You are right. That is why I said it is largely a bookkeeping exercise.
Amen to that.
i don’t think this relationship demonstrates what you think it does.
investment comes out of retained earnings.
nothing in this metric can tell you to what extent earnings are being used to hoard cash or to invest. you are thinking in cash accounting, not GAAP.
further, it leaves out bowwowing. up until may, you saw vast borrowing that has mostly been used to shore up balance sheets and storm rig firms for rough times, not to invest heavily.
gievn how low dividends are at most firsm, all you have really doen is demonstrate a realtionship between gdp and earnings, hardly a shocking discovery…
i don’t think this relationship demonstrates what you think it does.
investment comes out of retained earnings.
nothing in this metric can tell you to what extent earnings are being used to hoard cash or to invest. you are thinking in cash accounting, not GAAP. when i invest in a new factory, that does not hit the income statement until the factory goes live and depreciation starts.
further, it leaves out borrowing. up until may, you saw vast borrowing that has mostly been used to shore up balance sheets and storm rig firms for rough times, not to invest heavily. that is also cash hoarding. i have been a professional investor for coming on 20 years, and have never seen so much cash on balance sheets and so little going to invest in new opportunities.
gievn how low dividends are at most companies, all you have really done is demonstrate a realtionship between gdp and profits, hardly a shocking discovery…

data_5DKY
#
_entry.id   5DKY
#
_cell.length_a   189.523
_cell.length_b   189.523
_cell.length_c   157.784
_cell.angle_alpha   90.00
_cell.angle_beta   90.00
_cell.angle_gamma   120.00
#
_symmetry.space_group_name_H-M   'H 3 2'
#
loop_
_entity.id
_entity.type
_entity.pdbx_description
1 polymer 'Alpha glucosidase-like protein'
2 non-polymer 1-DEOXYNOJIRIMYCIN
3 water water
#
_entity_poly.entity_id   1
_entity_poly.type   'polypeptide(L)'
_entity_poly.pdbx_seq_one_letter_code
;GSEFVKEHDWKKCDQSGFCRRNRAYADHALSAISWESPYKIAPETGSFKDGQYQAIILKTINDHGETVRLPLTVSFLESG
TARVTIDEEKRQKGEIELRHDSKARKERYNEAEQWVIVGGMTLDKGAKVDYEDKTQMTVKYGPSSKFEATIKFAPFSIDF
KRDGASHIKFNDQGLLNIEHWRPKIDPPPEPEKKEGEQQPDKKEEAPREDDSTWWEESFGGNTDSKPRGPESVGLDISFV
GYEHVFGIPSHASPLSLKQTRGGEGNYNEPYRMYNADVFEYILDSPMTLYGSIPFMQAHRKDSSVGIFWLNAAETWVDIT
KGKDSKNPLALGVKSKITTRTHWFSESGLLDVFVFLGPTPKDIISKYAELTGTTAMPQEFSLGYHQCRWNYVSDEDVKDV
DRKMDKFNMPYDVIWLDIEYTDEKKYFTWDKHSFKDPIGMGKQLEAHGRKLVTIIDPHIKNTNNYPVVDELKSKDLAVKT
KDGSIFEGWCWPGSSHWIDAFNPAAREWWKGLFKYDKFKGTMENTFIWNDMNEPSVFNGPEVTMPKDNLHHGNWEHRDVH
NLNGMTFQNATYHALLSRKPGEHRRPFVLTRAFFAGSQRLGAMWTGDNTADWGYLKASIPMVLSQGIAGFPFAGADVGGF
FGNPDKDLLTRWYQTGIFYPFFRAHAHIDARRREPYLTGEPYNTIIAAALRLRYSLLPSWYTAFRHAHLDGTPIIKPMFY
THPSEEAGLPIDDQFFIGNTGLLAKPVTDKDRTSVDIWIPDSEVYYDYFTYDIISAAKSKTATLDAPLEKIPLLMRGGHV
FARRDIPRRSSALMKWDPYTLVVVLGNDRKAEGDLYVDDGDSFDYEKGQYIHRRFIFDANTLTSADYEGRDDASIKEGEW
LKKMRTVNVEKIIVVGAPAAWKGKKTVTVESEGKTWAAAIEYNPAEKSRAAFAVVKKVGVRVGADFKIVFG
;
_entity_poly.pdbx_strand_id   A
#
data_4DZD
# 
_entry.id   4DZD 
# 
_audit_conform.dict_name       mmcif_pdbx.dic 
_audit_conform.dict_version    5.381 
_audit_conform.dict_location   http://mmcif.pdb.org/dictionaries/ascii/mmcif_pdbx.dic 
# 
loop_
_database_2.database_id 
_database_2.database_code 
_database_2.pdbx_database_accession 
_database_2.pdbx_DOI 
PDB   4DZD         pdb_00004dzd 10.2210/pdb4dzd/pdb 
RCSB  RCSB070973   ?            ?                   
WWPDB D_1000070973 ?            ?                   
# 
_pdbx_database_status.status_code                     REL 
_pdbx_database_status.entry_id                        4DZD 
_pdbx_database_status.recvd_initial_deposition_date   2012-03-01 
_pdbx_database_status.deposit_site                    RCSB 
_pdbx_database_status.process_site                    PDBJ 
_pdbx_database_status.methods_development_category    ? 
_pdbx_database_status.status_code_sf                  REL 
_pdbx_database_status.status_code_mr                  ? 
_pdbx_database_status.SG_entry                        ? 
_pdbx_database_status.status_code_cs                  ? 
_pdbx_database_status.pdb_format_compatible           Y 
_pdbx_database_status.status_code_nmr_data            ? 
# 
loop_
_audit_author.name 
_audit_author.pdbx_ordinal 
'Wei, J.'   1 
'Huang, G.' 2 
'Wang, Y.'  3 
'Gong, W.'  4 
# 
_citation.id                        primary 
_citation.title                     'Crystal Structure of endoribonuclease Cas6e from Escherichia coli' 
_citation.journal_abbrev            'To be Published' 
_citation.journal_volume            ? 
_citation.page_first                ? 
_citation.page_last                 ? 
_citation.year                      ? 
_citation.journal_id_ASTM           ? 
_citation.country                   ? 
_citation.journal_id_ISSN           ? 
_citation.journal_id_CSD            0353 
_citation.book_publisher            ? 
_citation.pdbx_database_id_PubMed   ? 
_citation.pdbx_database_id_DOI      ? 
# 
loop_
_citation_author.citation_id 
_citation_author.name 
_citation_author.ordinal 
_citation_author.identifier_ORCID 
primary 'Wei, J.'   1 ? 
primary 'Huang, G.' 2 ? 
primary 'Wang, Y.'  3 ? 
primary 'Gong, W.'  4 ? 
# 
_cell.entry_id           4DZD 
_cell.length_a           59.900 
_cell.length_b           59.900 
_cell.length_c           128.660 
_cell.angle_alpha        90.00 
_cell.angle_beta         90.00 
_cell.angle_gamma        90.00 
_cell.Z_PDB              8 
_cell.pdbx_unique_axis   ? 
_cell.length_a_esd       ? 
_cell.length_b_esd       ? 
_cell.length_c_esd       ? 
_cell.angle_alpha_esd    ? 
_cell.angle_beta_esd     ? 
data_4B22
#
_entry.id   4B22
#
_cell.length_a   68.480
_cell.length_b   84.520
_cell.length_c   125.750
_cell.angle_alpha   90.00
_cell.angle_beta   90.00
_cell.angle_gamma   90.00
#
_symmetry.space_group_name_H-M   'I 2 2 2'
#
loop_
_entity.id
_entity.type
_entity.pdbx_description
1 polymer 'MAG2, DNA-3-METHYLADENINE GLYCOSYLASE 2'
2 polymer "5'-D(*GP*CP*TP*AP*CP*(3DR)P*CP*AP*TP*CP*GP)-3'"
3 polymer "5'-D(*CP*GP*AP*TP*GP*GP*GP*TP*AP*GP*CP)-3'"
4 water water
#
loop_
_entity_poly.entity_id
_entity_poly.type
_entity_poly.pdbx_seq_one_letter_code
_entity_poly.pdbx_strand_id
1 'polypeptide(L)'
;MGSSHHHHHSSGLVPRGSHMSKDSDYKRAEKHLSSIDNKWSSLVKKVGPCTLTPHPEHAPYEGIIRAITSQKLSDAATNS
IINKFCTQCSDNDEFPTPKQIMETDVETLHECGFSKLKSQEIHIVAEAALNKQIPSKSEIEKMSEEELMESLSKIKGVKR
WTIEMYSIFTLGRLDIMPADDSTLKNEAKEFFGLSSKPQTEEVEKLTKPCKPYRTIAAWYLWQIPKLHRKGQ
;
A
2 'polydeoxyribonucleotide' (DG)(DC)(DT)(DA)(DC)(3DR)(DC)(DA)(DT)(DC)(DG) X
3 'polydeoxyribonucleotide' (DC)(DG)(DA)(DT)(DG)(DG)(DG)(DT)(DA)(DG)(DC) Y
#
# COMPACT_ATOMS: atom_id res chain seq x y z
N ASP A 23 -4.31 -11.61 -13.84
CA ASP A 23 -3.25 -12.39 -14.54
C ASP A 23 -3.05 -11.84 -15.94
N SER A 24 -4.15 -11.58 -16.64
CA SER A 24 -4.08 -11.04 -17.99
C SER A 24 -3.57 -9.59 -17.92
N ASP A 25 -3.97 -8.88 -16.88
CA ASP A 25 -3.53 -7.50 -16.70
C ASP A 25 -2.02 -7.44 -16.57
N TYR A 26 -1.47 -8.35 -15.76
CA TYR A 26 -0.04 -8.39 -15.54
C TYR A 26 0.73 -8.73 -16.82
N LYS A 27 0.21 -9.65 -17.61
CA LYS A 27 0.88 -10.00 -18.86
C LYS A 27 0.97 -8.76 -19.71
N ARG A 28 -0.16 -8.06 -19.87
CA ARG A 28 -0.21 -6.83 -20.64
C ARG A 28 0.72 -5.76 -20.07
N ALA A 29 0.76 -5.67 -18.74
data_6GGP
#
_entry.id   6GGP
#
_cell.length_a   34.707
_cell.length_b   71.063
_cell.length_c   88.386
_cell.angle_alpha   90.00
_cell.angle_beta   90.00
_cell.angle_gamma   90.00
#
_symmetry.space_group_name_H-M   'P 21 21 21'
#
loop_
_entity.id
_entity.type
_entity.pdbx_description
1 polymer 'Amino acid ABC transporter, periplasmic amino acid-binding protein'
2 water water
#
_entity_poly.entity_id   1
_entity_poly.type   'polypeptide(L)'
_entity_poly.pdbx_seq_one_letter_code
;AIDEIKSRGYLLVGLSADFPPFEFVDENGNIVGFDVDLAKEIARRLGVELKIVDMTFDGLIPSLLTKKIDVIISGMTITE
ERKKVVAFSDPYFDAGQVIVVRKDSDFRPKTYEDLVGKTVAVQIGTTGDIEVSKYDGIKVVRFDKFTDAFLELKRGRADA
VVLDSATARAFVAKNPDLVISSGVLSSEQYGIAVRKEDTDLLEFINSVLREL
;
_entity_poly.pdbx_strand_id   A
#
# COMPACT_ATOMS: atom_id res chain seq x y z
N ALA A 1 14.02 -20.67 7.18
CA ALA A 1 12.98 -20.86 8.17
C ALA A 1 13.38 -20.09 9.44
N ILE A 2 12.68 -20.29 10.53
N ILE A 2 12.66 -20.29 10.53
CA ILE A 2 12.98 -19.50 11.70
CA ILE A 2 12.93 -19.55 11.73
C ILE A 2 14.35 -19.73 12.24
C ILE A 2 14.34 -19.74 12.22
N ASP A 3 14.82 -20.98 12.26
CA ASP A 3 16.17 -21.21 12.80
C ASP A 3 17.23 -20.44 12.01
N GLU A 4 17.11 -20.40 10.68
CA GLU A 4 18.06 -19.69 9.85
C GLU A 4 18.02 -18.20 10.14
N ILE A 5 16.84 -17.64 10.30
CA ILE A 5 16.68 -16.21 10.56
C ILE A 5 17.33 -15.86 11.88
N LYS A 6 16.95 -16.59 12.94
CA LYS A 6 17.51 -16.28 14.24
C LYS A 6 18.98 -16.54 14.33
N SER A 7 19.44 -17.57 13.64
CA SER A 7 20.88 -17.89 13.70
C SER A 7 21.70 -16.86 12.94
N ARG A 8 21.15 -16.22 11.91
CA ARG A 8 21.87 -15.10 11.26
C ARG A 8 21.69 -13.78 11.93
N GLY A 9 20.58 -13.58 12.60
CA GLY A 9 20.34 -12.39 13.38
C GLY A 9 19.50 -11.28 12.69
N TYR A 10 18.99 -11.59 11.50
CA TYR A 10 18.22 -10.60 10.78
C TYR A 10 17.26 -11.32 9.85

why use retained earnings as oppose to cash balnces as your metric?
As KHarris ponted out, I’m not saying that corporate cash holding are not at record levels
All I’m doing is pointing out that the large corporate cash holding is a normal cyclical development that happens every cycle at this point.
It is also one reason bank lending is so weak–as corporations do not need to borrow.
Morganovich, if you have been in the investment game 20 years that means you have never personally seen a severe recession like we has in the early 1980s or just experienced. I suggest you study that period more than rely on what happened in the last two very mild recessions.
Here’s a timely posting from Michael Perelman at EconoSpeak that mostly addresses the same issue spoken of here and making reference to Yves Smith’s recent opinion piece in the NY Times. It’s worth taking in and I’m so pleased that Michale makes reference to the “good cop/bad cop” scenario I;ve tried to focus on that makes up our (not)two party system.
“Inducing the Madness of Crowds.”
And when Greece goes totally down the tubes we’ll see the results of making the working class pay the debts of the super rich. Or should that be the taxes of the very rich? Yes, pension reduction is always the smarter move than taxation enforcement. It must be true. It’s covered in the NY Times: http://www.nytimes.com/2010/07/09/business/global/09drachma.html?_r=1&ref=business
The Yves Smith NY Times link: http://www.nytimes.com/2010/07/06/opinion/06smith.html?scp=1&sq=Yves%20Smith&st=cse
that’s a weak answer that dodges all the criticism of the methodolgy.
nice try pal.
it’s obvious why you are a blogger and not an investor.
sometimes you get the answer you deserve.
are you actually sentient? can you pass a turing test?
i suspect you are a spambot.
Funny, I thought the obvious thing was the chip on your shoulder. Oh, what a might drubbing is “you’re not an investor” – as if you actually know anything about spencer’s business activities. Also seems to partake a bit of the “investor as hero” nonsense that is common in the business press.